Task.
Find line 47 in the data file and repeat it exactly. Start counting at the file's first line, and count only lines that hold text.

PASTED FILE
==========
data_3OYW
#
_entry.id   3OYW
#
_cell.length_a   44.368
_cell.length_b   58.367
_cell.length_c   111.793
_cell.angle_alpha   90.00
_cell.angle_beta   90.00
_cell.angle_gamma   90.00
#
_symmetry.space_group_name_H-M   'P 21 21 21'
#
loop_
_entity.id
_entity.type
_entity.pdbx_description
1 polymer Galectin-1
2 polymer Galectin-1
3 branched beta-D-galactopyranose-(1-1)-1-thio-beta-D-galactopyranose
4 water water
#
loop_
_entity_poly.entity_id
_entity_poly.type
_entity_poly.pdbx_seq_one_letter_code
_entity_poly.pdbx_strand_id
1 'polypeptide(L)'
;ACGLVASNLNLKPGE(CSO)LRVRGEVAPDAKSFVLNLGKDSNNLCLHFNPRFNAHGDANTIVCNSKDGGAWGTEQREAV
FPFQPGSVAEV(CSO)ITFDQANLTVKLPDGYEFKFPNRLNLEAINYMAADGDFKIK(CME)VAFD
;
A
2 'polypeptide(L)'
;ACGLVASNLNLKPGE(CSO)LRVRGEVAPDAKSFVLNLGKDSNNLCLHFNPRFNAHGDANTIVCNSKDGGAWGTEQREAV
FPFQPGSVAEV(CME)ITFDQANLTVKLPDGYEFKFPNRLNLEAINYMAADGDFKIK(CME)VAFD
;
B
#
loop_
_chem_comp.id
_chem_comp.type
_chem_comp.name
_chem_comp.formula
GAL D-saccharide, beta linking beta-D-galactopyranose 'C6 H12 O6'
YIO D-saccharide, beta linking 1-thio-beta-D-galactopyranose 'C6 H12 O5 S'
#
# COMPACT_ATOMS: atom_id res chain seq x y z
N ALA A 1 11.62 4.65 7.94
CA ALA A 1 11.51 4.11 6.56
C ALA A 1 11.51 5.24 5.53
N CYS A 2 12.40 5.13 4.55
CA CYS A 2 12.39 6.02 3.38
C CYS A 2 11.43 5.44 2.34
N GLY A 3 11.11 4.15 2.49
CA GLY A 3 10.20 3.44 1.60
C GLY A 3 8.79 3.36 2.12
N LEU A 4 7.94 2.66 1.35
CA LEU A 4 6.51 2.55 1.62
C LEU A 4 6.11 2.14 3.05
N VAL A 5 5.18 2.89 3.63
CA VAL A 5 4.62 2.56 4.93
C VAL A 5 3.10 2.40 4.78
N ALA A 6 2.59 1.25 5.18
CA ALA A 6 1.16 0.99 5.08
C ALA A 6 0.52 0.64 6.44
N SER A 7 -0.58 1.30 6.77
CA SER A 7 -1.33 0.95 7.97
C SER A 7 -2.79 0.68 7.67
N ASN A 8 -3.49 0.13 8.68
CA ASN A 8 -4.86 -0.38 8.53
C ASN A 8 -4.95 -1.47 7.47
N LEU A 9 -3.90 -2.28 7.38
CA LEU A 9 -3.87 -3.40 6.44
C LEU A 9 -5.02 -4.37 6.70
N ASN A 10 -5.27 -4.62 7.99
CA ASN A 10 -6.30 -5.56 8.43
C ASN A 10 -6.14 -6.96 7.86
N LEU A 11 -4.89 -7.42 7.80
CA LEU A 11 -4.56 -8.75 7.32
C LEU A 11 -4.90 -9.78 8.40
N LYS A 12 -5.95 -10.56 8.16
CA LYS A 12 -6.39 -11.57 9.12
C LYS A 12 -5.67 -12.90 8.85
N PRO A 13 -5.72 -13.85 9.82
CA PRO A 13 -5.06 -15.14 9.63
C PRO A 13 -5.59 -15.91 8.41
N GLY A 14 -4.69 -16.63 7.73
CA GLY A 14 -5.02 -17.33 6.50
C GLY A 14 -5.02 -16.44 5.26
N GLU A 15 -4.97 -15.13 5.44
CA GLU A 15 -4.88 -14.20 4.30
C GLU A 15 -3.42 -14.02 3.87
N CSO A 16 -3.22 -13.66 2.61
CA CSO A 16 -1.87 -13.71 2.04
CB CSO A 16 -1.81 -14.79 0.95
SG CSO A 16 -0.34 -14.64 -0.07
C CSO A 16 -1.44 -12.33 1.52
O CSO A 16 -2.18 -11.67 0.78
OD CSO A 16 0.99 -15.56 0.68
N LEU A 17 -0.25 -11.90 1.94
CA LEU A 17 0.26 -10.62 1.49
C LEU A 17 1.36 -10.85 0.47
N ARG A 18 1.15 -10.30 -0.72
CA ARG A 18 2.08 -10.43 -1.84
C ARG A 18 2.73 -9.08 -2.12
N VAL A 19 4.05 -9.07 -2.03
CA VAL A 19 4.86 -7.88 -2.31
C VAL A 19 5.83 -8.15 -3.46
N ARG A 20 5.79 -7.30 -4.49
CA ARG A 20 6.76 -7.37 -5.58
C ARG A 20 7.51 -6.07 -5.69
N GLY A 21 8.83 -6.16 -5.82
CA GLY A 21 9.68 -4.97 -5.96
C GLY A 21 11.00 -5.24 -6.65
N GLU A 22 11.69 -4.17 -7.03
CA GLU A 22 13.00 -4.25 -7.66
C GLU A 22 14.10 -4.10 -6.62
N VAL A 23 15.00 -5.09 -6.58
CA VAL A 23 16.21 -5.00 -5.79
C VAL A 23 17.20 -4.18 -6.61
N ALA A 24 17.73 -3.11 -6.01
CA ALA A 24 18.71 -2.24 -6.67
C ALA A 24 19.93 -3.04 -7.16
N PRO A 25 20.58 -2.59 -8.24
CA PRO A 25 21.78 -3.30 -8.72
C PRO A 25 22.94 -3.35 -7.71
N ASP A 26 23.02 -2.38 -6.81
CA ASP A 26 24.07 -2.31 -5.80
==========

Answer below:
# COMPACT_ATOMS: atom_id res chain seq x y z